Pursuing Happiness: Gretchen Rubin Interview

When I started blogging, Gretchen’s Happiness Project was one of the first sites I found. Her daily posts inspired me to turn Someday Syndrome into my own happiness project. Through her writings, I realized that life is about rigorously pursuing happiness and that for me, true deep happiness (and not mere gratification) arrived when I got rid of the word someday from my life.

Who: Gretchen Rubin of The Happiness Project
Gretchen Rubin is a writer who is working on a book, The Happiness Project—an account of the year she spent test-driving the wisdom of the ages, the current scientific studies, and tips from popular culture about how to be happy—on her blog, http://www.happiness-project.com, she writes about her daily adventures as she tries to be happier.

What variety of Someday Syndrome affected you the most? In what way?
One morning a few years ago, as I was riding the city bus, it occurred that what I wanted in life was “to be happy,” but I never spent any time thinking about happiness, or how I could be happier.

How did it affect the rest of your life?
Because I didn’t reflect much on happiness, I didn’t appreciate the happiness that I possessed, and I didn’t take active steps to become happier.

How would you describe your happiness level at that time?
I was pretty happy, but not as happy as I could have been—and should have been.

What changed? Was it gradual or did it come as an epiphany? Perhaps a mix the two?
I had an epiphany—a lightning-bolt moment when I realized that I had to think about my happiness NOW and start working toward it. I couldn’t keep telling myself that “someday” I’d make time for fun, or do family projects with my children, or read more, or write a novel. I needed to make time for my priorities NOW.

What dream are you in the process of realizing?
Writing my book about happiness – and spreading the word that yes, having a Happiness Project can make you happier!

How would you describe your happiness level now?
I’m happier than I was before I started. I’m also more considerate, less hot-tempered, and have more fun. I get more sleep and more exercise. I take more photos.

What advice would you give someone in the position you were in before?
Remember not to wait until “someday” to pursue your priorities. You’ll never have any “free time” – you have to MAKE time for the things you want to do.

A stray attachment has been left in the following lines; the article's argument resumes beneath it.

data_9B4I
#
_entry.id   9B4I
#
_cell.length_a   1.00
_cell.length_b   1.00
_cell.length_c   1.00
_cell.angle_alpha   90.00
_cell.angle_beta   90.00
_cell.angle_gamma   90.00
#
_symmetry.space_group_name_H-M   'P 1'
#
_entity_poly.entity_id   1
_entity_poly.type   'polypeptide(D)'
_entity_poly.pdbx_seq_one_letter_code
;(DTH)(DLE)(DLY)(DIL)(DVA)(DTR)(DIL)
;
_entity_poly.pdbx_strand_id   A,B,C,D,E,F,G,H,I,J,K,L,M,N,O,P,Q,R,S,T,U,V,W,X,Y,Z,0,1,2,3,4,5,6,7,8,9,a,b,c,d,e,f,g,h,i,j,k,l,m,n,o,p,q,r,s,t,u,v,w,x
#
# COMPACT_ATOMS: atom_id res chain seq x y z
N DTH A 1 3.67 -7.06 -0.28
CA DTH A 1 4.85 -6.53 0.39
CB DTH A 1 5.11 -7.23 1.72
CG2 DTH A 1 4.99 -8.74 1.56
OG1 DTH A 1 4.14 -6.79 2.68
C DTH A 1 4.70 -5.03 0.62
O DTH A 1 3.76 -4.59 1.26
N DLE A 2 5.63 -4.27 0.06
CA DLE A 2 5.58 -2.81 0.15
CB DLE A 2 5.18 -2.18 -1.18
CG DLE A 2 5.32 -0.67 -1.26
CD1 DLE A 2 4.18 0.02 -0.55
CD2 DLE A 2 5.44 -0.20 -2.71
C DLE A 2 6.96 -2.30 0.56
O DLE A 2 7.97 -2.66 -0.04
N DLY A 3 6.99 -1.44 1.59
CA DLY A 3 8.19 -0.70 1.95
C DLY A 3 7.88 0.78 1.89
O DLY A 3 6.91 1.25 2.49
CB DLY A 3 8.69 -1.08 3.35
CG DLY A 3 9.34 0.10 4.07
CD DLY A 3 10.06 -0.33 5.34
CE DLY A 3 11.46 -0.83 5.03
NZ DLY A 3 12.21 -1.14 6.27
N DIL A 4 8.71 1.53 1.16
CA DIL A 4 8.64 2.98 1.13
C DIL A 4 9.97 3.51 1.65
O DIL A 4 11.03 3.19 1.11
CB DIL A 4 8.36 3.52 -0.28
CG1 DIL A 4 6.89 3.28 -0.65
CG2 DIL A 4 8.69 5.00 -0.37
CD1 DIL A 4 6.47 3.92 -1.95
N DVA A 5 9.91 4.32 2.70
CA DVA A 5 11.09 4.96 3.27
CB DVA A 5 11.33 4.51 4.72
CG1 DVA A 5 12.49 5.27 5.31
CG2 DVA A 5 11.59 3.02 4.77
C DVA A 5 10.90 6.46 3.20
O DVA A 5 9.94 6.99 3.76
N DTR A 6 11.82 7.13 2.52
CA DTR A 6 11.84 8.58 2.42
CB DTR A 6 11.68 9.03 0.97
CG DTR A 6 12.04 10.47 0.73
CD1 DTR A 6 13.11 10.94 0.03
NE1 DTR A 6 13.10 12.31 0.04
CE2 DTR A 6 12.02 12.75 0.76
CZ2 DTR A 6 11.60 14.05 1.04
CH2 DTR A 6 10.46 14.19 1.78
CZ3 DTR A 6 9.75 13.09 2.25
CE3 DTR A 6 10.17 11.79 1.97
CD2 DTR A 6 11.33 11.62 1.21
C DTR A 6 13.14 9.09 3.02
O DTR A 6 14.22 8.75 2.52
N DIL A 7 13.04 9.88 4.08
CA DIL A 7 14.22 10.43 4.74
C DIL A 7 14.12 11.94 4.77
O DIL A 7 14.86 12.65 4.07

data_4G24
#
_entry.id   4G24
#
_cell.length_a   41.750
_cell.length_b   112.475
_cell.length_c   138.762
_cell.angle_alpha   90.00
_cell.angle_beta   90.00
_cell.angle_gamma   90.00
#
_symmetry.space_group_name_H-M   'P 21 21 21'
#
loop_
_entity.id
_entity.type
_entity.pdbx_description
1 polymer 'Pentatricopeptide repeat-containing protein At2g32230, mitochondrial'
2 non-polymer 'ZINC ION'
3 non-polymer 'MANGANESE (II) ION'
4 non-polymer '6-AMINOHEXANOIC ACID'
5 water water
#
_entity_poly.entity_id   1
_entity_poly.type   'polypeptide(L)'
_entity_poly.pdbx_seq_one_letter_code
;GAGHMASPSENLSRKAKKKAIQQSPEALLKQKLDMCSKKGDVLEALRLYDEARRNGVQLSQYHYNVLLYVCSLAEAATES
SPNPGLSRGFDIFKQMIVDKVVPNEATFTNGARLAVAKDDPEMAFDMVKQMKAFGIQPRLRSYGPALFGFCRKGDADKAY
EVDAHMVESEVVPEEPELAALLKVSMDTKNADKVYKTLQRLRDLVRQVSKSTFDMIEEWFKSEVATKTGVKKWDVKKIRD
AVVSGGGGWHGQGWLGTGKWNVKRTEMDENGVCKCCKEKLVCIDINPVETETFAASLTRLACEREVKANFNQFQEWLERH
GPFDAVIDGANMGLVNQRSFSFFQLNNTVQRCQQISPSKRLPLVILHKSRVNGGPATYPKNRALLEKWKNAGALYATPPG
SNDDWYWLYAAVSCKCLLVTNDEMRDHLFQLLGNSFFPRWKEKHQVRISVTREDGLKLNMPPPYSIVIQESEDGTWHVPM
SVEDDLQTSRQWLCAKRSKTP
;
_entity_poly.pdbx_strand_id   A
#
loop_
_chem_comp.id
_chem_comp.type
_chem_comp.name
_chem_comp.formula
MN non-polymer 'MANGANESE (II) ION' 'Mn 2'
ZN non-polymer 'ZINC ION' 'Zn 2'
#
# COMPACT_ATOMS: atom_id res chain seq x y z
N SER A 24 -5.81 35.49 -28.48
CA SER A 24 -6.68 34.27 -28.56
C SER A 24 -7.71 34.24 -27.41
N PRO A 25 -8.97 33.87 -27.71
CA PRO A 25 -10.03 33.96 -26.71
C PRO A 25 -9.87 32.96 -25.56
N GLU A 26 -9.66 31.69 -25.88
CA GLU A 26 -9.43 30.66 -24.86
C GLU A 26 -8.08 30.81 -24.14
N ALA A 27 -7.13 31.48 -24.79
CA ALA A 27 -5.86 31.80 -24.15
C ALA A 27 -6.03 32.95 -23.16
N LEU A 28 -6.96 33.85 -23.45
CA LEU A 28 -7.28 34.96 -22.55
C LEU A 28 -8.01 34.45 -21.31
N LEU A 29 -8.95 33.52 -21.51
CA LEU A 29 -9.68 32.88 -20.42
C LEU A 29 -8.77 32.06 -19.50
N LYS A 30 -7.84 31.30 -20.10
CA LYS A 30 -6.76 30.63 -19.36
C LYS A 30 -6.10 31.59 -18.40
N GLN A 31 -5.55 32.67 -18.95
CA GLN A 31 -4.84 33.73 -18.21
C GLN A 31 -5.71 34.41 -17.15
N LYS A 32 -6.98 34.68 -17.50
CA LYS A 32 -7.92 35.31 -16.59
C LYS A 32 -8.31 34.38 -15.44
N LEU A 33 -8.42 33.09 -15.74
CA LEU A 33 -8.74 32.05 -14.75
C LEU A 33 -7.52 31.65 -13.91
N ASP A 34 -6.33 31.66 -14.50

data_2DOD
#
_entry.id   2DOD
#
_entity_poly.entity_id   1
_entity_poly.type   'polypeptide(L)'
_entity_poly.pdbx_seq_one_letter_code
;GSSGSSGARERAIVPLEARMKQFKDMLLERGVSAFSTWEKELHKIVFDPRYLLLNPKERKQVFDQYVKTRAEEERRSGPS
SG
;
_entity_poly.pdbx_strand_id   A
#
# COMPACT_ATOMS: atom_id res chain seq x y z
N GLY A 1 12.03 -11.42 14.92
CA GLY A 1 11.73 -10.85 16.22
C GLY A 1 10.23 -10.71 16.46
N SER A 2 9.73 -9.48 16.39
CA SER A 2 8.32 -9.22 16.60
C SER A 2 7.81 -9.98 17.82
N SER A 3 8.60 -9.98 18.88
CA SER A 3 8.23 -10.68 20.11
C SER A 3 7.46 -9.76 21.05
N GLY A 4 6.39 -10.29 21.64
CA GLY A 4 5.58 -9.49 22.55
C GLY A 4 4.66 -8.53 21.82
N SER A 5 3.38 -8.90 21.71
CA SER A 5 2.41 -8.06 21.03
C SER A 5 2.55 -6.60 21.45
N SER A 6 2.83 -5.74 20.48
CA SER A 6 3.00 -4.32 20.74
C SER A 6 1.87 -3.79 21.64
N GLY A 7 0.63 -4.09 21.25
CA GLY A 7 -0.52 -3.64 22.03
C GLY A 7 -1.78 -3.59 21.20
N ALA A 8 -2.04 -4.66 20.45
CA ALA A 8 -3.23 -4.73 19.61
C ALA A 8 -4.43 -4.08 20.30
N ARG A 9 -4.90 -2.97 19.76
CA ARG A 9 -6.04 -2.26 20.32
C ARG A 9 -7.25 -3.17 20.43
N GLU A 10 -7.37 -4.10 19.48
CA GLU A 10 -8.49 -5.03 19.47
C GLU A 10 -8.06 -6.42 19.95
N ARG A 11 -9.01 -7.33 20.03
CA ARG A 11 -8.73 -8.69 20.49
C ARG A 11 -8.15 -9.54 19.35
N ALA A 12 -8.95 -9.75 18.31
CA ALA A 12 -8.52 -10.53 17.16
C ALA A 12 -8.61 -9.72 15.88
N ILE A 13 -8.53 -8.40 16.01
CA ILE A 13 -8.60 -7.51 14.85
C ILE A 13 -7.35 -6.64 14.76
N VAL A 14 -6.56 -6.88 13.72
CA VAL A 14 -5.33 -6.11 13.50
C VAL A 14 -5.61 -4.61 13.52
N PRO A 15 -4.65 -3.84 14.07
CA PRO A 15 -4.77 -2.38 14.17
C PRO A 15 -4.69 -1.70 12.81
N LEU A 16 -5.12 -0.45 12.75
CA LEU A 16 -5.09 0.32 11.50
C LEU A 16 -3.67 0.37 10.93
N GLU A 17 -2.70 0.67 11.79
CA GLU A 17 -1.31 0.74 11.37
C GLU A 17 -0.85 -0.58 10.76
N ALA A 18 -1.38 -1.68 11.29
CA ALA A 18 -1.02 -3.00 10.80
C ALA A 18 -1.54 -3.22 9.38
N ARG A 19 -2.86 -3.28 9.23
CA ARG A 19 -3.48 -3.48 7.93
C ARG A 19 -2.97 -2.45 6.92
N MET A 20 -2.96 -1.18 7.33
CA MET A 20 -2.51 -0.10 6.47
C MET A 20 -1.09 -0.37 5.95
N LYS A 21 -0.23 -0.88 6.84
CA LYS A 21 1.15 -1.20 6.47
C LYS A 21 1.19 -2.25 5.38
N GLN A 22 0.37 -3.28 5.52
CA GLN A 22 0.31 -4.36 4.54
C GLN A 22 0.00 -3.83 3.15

Someday Lessons:

  • You might think your life is great, but without conscious choices, how can you be sure?
  • You can either have lots of time or not enough time – it’s simply a matter of choice.
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16 thoughts on “Pursuing Happiness: Gretchen Rubin Interview

  1. Al at 7P says:

    Gretchen Rubin is one of my favorite bloggers. She also did a short Internet video that was really nice (link).

    I can’t seem to get to it, so here’s a YouTube link to the same movie.

    Al at 7P’s last blog post..The Hero with a Thousand Jobs

  2. Alex Fayle says:

    Yes, it is a great video. I’ve watched it a few times.

    Thanks for the links, Al.

    Cheers,
    Alex

  3. steph says:

    She’s actually one of the first bloggers I found too. I had no clue what I was doing back then, so subscribing was something I was wary of and likely didn’t even know how to do. Like other sites, hers was bookmarked but forgotten. Thanks for reminding me, Alex!

    The message here and on her blog is clear. Happiness is a choice. The sooner you make other choices to that end, the sooner you will have the life you imagine.

    steph’s last blog post..No Lamb For the Lazy Wolf

  4. “You can either have lots of time or not enough time – it’s simply a matter of choice.” This is so true! We all have the same 7 days a week, 24 hours a day – but what we choose to do with that time can make all the difference in the world!

    Janet Barclay’s last blog post..To-Do Lists: Love ‘em or Hate ‘em?

  5. Alex Fayle says:

    @Steph & Janet
    Yes, that’s why I love Gretchen’s site so much – it’s all about choice.